In a 4-3 decision on July 17, the Alaska Board of Fisheries declined to reverse its decision allowing for an increase of 20 million pink salmon eggs to be taken by a private non-profit hatchery in Prince William Sound.
The vote on a petition from the Kenai River Sportfishing Association to stop the Valdez Fishery Development Association from increasing its take of eggs and incubating those eggs at the Solomon Gulch Hatchery to boost the number of humpies available for harvest in Prince William Sound came during a standing room only emergency meeting of the board in Anchorage.
Board members John Jensen, Petersburg; Alan Cain, Anchorage; Robert Ruffner, Soldotna; and Fritz Johnson, Dillingham, voted against the petition, while Israel Payton, Wasilla; Reed Morisky, Fairbanks; and Orville Huntington, Huslia, voted for it.
Hatchery issues are to be taken up again by the board during a work session in Anchorage in October.
KRSA contended in its petition, whose signers included several set netters and one drift gillnetter, that in some streams across Lower Cook Inlet in 2017, up to 70 percent of the pink salmon were releases from Prince William Sound hatcheries. Those hatchery-marked fish were present in every Lower Cook Inlet stream sampled, the petition said.
In addition to the straying issues observed in Lower Cook Inlet, recent scientific publications have provided cause for concern over the biological impacts associated with continued release of very large numbers of hatchery salmon into the North Pacific Ocean, including the Bering Sea and Gulf of Alaska, the petition said.
Reductions in the hatchery program were opposed by the city of Cordova, the Native Village of Eyak and Cordova District Fishermen United.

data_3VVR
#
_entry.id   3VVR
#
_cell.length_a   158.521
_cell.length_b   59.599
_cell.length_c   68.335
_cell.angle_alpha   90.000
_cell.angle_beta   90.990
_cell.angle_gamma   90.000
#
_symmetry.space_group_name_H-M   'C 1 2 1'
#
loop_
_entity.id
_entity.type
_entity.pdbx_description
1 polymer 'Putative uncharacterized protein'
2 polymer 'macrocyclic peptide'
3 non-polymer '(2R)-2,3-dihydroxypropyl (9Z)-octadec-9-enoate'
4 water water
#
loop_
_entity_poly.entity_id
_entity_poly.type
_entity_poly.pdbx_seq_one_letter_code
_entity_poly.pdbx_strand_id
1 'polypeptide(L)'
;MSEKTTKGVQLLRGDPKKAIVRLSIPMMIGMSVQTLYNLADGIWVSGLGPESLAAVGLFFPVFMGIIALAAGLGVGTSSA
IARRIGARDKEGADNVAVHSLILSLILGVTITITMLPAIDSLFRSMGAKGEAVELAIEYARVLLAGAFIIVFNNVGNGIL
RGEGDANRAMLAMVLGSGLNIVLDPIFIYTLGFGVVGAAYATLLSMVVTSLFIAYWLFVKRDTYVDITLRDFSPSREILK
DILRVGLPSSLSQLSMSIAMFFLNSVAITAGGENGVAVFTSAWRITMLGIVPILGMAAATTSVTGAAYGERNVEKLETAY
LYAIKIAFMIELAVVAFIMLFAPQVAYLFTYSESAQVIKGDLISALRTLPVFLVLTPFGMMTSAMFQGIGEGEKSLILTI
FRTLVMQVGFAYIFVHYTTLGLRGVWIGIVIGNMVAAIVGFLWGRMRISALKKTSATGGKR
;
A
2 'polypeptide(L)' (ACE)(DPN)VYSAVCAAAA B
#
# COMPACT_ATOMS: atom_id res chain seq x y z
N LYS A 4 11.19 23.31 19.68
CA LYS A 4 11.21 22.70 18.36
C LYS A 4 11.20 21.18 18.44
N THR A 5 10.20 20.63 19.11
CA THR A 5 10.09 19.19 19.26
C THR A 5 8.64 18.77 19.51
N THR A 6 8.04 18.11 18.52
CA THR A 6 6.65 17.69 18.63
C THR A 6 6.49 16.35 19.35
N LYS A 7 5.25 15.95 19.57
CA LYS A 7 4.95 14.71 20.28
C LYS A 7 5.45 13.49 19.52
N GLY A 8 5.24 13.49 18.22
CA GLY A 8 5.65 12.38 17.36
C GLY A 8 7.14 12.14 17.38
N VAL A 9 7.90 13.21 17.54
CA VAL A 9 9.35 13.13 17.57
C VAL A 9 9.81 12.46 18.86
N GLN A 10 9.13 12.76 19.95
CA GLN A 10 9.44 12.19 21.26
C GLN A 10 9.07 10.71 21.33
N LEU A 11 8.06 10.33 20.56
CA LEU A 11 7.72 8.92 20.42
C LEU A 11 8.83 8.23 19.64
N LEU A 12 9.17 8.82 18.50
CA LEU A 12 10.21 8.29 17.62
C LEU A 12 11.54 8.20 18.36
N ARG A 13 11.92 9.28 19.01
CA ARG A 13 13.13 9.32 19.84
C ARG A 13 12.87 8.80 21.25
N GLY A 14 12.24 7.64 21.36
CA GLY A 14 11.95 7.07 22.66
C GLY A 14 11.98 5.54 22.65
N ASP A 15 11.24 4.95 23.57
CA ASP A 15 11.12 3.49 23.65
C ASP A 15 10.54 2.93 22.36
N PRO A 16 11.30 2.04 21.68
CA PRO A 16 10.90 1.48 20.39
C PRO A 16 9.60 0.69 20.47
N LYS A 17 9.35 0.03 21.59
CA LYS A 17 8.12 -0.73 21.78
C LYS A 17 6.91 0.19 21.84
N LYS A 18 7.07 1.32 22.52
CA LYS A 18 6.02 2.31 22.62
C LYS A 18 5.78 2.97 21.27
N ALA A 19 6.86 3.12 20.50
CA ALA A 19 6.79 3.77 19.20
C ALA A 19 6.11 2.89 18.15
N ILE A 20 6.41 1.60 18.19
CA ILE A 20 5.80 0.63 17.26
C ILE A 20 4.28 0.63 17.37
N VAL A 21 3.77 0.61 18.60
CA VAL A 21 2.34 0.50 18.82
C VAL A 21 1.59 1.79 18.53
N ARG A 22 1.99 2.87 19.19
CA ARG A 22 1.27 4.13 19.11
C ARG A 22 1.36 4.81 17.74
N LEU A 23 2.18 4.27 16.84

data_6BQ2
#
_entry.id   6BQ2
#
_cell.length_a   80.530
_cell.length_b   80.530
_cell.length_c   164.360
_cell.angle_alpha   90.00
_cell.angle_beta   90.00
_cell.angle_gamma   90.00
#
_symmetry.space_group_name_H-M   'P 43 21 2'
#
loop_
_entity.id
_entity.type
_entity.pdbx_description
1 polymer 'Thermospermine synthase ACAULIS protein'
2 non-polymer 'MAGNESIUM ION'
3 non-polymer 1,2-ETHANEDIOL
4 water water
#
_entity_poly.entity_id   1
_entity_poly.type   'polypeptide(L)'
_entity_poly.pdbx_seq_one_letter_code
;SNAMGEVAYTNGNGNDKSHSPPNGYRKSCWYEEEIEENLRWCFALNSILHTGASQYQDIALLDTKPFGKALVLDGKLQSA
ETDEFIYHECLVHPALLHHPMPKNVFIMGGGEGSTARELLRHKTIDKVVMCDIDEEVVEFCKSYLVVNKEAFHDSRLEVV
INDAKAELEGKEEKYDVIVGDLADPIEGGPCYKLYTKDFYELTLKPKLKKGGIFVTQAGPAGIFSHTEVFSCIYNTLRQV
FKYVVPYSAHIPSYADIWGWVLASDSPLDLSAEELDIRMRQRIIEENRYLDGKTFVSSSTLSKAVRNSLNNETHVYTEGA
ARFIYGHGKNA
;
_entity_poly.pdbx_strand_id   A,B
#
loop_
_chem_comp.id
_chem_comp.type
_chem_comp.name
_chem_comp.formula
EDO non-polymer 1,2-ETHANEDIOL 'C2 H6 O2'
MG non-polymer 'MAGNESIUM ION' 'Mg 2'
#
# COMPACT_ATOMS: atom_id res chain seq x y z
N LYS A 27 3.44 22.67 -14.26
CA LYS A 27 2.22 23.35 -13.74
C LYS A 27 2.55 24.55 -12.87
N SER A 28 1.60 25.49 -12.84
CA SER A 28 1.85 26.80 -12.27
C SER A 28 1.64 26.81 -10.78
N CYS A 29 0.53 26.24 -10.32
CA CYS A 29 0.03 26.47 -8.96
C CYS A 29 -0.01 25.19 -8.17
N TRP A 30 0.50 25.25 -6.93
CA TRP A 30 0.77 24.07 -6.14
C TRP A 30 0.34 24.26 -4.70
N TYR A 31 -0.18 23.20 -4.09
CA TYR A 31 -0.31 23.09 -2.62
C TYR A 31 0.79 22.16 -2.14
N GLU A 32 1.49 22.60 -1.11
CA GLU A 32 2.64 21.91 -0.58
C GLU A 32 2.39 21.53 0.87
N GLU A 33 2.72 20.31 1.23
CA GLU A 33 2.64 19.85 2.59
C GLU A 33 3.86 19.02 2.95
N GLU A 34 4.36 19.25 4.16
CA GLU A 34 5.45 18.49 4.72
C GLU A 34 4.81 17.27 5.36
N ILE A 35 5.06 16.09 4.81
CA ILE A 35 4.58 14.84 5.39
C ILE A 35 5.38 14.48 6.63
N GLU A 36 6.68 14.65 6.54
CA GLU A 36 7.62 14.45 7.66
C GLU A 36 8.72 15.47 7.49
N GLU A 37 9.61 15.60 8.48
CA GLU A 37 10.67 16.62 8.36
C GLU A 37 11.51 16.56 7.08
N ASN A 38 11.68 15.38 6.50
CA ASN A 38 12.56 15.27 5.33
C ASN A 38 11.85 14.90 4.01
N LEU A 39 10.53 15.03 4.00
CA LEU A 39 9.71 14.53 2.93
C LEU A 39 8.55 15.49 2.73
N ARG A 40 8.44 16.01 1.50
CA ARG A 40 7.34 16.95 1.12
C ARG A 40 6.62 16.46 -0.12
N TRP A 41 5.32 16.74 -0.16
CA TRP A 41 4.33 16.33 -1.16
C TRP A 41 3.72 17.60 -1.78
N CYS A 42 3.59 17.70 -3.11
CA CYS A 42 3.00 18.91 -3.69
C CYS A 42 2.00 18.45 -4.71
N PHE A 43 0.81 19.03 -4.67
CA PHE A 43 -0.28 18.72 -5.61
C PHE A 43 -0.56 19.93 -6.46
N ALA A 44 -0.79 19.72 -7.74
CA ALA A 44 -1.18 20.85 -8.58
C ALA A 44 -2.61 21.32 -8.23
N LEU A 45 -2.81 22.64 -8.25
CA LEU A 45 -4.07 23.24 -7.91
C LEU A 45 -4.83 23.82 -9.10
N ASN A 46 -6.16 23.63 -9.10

The city of Cordova on June 27, citing the direct social and economic benefits to commercial and sport fish harvesters, approved a resolution in support of the 20 million pink salmon egg increase
The tribal resolution, approved on July 9, criticized KRSA’s petition as “irresponsible” and for occurring “outside of the open ad participatory process by which this increase was approved and reviewed by the ADFG Regional Planning Team.”
And Jerry McCune, president of CDFU, in his commentary for July 6 edition of The Cordova Times, called for stakeholders to “band together to support sensible habitat protection, sustainable management, and continued research. We can’t afford the distraction of quibbling over a time-tested, well-managed, intensely studied program that feeds thousands of Alaska families,” he wrote.
“It was great to see the majority of the board follow the findings of department scientists,” said Marty Weiser, chief development officer for Copper River Seafoods, one of nearly 200 people from various sectors of the commercial and sport fishing industries packed into the meeting room at the Egan Center in downtown Anchorage. “Straying and decolonization occurs with both hatchery and wild salmon populations and with climate change we will likely see a lot more of this over the coming decades,
“In addition, this subject will be discussed in detail in the October regularly scheduled meeting and the addition of these 20 million pinks will not be significant over one year to be considered an emergency, in my opinion the petition should have never got a meeting in the first place,” Weiser said. “The success of Prince William Sound is reliant on these hatcheries and if the science says we are not damaging wild stocks than we should continue to provide the stability to our fishermen and the market that these hatcheries provide.”